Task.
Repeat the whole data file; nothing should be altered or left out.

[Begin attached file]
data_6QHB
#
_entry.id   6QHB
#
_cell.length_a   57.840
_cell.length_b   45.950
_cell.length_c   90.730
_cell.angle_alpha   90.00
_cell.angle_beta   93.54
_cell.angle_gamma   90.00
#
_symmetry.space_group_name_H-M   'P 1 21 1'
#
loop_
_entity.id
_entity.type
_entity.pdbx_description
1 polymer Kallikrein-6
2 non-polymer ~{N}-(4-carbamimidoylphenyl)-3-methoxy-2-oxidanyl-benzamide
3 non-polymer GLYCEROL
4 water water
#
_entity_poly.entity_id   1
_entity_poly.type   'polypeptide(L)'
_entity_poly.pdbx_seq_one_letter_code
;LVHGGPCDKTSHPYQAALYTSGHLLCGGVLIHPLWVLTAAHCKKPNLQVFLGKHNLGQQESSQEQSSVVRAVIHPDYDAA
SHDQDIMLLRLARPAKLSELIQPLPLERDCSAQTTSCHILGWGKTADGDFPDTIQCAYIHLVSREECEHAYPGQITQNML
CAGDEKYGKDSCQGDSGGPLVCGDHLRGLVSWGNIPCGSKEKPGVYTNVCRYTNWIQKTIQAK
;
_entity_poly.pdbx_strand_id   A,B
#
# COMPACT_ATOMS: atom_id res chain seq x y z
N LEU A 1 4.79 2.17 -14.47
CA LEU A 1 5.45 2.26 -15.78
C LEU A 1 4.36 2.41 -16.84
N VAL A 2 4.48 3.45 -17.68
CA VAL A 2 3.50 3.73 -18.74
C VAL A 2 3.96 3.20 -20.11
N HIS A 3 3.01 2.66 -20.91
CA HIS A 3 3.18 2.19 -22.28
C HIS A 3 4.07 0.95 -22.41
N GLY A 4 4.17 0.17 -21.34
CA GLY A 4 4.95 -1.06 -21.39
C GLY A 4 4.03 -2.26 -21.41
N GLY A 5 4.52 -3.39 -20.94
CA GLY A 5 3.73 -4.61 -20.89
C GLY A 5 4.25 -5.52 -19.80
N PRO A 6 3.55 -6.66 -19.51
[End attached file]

data_6QHB
#
_entry.id   6QHB
#
_cell.length_a   57.840
_cell.length_b   45.950
_cell.length_c   90.730
_cell.angle_alpha   90.00
_cell.angle_beta   93.54
_cell.angle_gamma   90.00
#
_symmetry.space_group_name_H-M   'P 1 21 1'
#
loop_
_entity.id
_entity.type
_entity.pdbx_description
1 polymer Kallikrein-6
2 non-polymer ~{N}-(4-carbamimidoylphenyl)-3-methoxy-2-oxidanyl-benzamide
3 non-polymer GLYCEROL
4 water water
#
_entity_poly.entity_id   1
_entity_poly.type   'polypeptide(L)'
_entity_poly.pdbx_seq_one_letter_code
;LVHGGPCDKTSHPYQAALYTSGHLLCGGVLIHPLWVLTAAHCKKPNLQVFLGKHNLGQQESSQEQSSVVRAVIHPDYDAA
SHDQDIMLLRLARPAKLSELIQPLPLERDCSAQTTSCHILGWGKTADGDFPDTIQCAYIHLVSREECEHAYPGQITQNML
CAGDEKYGKDSCQGDSGGPLVCGDHLRGLVSWGNIPCGSKEKPGVYTNVCRYTNWIQKTIQAK
;
_entity_poly.pdbx_strand_id   A,B
#
# COMPACT_ATOMS: atom_id res chain seq x y z
N LEU A 1 4.79 2.17 -14.47
CA LEU A 1 5.45 2.26 -15.78
C LEU A 1 4.36 2.41 -16.84
N VAL A 2 4.48 3.45 -17.68
CA VAL A 2 3.50 3.73 -18.74
C VAL A 2 3.96 3.20 -20.11
N HIS A 3 3.01 2.66 -20.91
CA HIS A 3 3.18 2.19 -22.28
C HIS A 3 4.07 0.95 -22.41
N GLY A 4 4.17 0.17 -21.34
CA GLY A 4 4.95 -1.06 -21.39
C GLY A 4 4.03 -2.26 -21.41
N GLY A 5 4.52 -3.39 -20.94
CA GLY A 5 3.73 -4.61 -20.89
C GLY A 5 4.25 -5.52 -19.80
N PRO A 6 3.55 -6.66 -19.51